– Nick and Shana, parents of Jade, age 6, Dextrocardia
When she was born she was taking Propranolol, she was on it four times a day, that was for two years, and then after that she was on it three times a day until she was five—she’s always had to take some medications. We’ve never had any pushback really in terms of taking medication, it’s just been part of what she needs to do.
She started being somewhat resistant to that last year, before she had her episodes last summer, but now she knows she needs to take her medication. We tried to explain the physiology, the “why it is important to” at that point. She’d never had any problems, any cardiac problems, but so she has had seizures because of hypoglycemia, which is actually caused by the medicine that she’s taking. There was some pushback because of that. Until that summer, the only effect of the medicine that she had experienced was having seizures, so the medicine hadn’t helped her at that point. We just tried to explain how the electrical system works and why she was taking it.
I think our medical backgrounds are helpful in that we understand the biology, the physiology aspect of it, so I understand very well that taking medication consistently is essential and that it’s not okay to miss doses. Talking to other people, sometimes I’m surprised that people don’t really understand how drugs work, so maybe they’re not as consistent as they should be. But the beta blockers inhibiting those receptors, your body is going to naturally grow accustomed to the medication, so if you don’t take your medication, it’s actually worse than never taking it. I think that understanding is helpful.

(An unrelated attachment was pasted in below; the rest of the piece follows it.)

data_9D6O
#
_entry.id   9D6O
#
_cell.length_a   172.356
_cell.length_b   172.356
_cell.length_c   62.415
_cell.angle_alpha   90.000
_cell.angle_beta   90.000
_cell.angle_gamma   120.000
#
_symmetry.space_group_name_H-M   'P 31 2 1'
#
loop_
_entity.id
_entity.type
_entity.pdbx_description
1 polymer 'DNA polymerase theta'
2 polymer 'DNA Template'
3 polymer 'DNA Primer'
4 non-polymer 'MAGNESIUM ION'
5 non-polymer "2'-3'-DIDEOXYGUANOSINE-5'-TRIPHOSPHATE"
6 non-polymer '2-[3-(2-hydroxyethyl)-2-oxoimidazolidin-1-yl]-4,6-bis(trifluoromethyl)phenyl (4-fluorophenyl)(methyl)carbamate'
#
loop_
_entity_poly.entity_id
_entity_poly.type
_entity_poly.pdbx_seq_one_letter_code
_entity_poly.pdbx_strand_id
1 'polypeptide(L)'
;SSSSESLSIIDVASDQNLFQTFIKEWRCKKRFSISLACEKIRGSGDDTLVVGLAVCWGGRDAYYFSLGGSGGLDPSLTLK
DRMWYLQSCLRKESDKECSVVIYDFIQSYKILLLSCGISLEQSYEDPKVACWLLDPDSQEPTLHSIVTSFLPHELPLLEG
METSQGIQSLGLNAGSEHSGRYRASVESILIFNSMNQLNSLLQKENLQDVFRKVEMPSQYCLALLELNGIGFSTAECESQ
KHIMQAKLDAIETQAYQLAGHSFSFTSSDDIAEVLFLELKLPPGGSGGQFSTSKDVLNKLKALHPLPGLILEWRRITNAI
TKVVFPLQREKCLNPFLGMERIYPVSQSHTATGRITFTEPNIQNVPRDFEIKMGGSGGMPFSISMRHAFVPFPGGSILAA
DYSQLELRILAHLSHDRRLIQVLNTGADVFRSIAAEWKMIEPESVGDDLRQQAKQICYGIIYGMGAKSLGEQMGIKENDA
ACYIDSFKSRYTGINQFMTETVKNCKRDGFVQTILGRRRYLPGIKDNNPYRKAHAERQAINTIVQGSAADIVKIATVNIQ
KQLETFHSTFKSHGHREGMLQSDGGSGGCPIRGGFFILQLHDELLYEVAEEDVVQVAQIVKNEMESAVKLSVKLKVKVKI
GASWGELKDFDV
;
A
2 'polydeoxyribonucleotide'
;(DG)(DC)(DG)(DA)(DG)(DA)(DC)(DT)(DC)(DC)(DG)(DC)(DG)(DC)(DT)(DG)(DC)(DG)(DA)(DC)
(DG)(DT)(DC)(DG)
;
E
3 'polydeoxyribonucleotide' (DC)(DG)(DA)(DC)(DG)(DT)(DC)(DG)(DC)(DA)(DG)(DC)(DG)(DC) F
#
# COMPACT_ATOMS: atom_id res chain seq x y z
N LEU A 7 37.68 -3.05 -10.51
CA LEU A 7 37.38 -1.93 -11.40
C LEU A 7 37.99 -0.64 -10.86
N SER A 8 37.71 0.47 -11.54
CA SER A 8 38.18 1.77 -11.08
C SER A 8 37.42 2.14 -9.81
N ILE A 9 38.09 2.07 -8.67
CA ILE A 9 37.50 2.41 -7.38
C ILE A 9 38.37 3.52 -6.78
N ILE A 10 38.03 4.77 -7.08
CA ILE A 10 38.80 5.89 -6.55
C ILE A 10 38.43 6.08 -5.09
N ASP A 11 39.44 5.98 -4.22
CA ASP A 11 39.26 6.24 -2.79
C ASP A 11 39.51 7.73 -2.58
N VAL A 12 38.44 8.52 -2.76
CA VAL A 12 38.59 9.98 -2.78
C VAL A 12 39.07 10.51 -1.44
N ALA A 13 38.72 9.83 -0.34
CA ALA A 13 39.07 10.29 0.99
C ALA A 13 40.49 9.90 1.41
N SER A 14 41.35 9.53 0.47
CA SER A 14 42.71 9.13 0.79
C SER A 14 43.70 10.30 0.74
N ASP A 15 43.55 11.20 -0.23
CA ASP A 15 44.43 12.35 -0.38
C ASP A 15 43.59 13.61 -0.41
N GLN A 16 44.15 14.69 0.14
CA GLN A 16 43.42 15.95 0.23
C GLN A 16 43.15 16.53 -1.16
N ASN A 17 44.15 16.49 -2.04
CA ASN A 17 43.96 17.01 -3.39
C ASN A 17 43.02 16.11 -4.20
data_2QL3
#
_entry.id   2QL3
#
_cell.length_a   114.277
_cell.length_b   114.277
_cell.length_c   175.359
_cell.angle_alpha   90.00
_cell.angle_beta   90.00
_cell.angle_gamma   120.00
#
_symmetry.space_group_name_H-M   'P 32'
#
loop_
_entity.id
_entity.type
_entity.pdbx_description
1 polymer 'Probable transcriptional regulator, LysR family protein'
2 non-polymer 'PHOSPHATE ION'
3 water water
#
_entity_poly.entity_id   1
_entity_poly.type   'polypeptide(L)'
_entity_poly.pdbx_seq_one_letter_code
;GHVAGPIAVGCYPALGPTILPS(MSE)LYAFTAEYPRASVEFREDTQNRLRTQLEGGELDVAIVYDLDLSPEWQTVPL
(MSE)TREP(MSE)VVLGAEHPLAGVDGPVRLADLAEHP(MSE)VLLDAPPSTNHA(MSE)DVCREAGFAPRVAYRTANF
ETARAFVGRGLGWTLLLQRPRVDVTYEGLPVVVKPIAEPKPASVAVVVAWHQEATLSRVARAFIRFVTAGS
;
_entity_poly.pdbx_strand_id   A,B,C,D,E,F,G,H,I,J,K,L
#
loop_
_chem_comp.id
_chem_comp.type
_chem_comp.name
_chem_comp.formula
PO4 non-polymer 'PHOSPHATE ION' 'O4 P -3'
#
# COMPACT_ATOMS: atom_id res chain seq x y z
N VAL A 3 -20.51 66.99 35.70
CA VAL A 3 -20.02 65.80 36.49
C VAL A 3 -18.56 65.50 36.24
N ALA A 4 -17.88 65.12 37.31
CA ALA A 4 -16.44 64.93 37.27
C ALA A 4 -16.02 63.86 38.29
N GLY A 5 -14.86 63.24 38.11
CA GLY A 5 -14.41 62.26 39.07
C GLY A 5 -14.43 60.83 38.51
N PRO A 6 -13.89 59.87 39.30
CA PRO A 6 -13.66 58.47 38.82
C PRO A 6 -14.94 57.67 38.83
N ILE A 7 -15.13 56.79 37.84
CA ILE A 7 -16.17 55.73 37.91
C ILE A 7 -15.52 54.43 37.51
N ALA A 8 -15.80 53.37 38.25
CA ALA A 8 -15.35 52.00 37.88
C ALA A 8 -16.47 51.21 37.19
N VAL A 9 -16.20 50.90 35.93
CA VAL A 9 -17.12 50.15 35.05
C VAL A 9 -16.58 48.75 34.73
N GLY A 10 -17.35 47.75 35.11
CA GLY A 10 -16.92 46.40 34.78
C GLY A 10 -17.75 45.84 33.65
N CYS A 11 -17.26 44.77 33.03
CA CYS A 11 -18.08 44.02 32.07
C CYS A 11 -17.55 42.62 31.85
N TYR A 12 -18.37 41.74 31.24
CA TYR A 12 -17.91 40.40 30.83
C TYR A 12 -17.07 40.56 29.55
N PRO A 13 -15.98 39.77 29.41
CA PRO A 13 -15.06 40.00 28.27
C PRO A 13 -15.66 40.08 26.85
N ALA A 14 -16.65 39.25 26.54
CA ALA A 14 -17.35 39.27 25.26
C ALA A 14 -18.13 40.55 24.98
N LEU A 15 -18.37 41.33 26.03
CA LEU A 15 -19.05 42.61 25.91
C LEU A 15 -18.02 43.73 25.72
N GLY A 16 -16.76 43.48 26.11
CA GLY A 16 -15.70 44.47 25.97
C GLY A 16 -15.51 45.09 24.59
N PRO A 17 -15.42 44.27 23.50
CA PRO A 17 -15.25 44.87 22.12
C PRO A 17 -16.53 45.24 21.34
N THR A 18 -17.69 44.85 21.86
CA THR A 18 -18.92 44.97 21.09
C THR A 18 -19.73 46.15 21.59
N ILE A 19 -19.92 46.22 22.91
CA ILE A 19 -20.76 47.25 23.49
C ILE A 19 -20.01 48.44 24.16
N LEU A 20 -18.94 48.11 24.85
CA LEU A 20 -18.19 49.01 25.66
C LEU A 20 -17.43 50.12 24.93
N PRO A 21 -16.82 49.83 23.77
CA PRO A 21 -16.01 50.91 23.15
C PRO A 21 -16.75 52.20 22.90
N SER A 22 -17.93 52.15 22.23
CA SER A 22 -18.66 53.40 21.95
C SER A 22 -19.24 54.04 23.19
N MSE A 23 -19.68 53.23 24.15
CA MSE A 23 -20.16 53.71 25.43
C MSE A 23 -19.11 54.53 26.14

– Catharine, mother of Willow, age 8, Long QT Syndrome
Chloe is very, very determined. Prior to hospital, our routine every night was I would read to her, and then she would read to me. She was only six, they were children’s books. So when she was making a little bit of recovery, we’re like, “Let’s do that.” So I’m reading a story to her, I give her the book to continue, she picks the book up, opens it upside-down, puts it down and says, “I don’t feel like reading.” She’s just realized at that point that she can no longer read or recognize which way a book is held. Up to that point, she didn’t know she could no longer read. So there was a lot of things that came up afterwards, things like that she couldn’t read, finding words, she would use a different word, she would put a different word in place, and even to this day, you have to give her time when she’s telling you something. If she gets so frustrated with it, she’ll stop telling you. So I’ll ask her a question and she’ll go, “Oh no, it doesn’t matter” and I’ll say, “Well, actually it does, I need to know what the answer is.”
So I let her give me pieces of information as she can. She can’t always string it together, but she can give me snippets of information that then you sort together. So she still has that, and her short term memory- she’s very aware that it’s lacking, and we make a joke about it, I say “You have no short term memory because you had a cardiac arrest, I have no short term memory because I’m old and it’s gone.” So we make lists on everything we do, and as long as we can remember to take the lists with us, we’re good. We try to remember to hang things on the front door if we need to take something.